This passage of scripture states, “Yet I am writing you a new commandment that is true in him and in you, because the darkness is passing away and the true light is already shining.” This breaking the cycle, this changing our habits is NOT SOMETHING NEW! We’ve been told for two thousand years that we need to do this. It’s what Christianity did with Judaism, in some sense. We broke away from what we didn’t think was working, what we didn’t think was good, and we established new beliefs and traditions that worked better for us that were truer to who God was calling us to be.

 

The church in Corinth doesn’t exist anymore. But we do. We’ve changed. We don’t look like that church did, and I highly doubt the church in two-thousand years from now is going to look like this one. Change needs to happen. Cycles need to be broken. Habits that aren’t working anymore, that aren’t in God’s grace need to be stopped and changed and broken.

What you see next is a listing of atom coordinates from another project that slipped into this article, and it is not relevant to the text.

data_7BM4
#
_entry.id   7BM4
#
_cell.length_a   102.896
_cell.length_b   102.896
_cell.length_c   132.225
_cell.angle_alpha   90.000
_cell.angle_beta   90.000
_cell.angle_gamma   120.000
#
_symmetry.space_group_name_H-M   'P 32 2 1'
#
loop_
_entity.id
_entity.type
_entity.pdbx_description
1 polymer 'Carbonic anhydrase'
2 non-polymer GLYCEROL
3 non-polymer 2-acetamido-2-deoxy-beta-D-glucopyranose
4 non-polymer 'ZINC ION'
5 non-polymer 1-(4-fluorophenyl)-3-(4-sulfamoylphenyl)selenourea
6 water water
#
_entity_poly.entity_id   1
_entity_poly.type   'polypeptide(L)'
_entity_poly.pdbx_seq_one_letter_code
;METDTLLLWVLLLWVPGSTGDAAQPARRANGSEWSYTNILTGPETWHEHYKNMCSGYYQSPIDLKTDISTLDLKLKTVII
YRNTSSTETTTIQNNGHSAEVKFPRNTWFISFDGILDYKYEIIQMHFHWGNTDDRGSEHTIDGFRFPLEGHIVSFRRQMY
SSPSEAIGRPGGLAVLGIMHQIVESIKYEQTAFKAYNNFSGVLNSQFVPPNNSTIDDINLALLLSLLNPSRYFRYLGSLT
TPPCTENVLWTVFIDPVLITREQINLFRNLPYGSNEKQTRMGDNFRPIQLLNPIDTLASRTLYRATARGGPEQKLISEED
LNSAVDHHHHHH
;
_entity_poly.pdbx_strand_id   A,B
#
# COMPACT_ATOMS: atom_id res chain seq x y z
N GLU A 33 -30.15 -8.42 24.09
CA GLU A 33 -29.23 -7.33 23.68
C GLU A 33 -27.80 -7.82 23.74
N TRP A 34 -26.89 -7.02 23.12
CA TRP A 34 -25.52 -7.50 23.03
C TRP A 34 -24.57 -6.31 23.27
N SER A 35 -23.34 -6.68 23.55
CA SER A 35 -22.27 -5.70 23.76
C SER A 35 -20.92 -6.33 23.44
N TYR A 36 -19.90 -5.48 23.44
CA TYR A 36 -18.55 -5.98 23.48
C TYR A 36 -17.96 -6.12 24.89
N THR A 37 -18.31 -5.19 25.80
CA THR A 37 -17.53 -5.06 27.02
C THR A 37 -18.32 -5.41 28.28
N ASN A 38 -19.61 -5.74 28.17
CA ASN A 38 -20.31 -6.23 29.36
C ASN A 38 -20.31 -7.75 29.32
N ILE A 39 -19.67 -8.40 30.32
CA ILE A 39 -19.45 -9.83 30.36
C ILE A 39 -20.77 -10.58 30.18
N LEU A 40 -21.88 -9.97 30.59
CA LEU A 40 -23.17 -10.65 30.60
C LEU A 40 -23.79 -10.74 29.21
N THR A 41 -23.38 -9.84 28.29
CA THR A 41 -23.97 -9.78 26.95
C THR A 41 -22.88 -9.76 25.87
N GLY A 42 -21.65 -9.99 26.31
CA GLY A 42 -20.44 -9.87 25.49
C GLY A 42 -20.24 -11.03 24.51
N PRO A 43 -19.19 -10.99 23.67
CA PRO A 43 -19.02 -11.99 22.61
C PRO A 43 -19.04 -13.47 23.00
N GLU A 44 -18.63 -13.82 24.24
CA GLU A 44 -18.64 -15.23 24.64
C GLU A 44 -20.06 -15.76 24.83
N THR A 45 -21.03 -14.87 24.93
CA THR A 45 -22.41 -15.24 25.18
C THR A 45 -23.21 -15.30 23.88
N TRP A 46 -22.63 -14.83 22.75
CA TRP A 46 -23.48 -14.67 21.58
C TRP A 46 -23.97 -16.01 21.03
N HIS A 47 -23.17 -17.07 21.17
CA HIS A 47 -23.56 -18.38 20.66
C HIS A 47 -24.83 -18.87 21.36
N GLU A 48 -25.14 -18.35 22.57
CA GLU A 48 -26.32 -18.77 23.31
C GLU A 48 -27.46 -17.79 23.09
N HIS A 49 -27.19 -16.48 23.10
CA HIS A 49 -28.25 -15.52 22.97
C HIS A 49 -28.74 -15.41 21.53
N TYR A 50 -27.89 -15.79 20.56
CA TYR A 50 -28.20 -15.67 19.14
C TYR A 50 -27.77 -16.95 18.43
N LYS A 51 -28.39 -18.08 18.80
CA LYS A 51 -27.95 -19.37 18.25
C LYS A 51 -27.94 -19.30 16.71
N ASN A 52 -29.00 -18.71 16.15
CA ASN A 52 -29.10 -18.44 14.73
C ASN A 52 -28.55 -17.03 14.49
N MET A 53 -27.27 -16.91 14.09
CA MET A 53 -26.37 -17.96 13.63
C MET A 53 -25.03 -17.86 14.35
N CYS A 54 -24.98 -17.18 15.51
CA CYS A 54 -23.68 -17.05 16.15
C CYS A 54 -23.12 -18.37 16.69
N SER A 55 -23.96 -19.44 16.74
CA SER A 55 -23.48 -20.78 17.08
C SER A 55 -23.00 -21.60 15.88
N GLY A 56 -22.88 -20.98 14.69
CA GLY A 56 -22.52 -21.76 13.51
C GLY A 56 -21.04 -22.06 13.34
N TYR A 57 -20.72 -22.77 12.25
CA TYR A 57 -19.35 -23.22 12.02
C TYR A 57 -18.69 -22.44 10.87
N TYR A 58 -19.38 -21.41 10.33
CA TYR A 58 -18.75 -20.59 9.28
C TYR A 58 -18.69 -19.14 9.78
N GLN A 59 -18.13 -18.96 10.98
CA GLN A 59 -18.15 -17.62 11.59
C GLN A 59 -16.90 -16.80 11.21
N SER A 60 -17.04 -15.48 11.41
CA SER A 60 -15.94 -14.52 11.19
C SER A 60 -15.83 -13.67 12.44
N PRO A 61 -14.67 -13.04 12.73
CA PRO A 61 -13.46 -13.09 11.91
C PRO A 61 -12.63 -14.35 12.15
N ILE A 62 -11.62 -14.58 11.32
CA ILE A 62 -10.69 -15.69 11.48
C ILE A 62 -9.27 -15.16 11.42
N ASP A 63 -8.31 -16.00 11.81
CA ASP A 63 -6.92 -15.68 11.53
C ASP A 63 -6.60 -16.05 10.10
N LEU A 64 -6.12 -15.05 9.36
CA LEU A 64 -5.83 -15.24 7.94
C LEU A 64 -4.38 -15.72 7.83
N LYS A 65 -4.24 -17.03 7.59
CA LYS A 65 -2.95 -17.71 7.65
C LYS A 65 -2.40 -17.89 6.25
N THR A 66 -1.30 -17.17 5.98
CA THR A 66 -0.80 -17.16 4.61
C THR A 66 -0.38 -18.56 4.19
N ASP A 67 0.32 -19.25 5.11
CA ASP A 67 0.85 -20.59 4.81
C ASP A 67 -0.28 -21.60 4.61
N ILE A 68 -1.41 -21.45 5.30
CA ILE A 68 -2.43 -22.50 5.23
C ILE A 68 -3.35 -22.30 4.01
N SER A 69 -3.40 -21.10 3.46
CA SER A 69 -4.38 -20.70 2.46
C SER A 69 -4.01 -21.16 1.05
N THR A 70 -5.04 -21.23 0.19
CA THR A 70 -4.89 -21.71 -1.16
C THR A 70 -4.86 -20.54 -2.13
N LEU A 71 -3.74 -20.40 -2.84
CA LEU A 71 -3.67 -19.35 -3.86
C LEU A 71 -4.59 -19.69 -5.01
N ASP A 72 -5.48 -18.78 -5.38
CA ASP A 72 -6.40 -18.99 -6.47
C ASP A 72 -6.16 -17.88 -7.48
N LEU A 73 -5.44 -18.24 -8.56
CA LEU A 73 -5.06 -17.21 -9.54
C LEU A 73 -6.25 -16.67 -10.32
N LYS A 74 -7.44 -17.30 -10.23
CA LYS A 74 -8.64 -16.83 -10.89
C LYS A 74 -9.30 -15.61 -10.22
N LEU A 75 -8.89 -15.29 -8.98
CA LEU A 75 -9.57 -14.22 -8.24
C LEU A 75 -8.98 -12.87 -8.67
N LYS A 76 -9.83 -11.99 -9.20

The scripture continues, “Whoever says, ‘I am in the light,’ while hating a brother or sister, is still in the darkness. Whoever loves a brother or sister lives in the light, and in such a person there is no cause for stumbling. But whoever hates another believer is in the darkness, walks in the darkness, and does not know the way to go, because the darkness has brought on blindness.”

 

The darkness has brought on blindness. Did you get the full effect of that meaning? Our hatred, our dislike, our traditions and habits have gotten in the way of us seeing all those other people out there, all those who have been touched by God but who are different, all those who need to be touched by God but we can’t imagine them being a part of our community.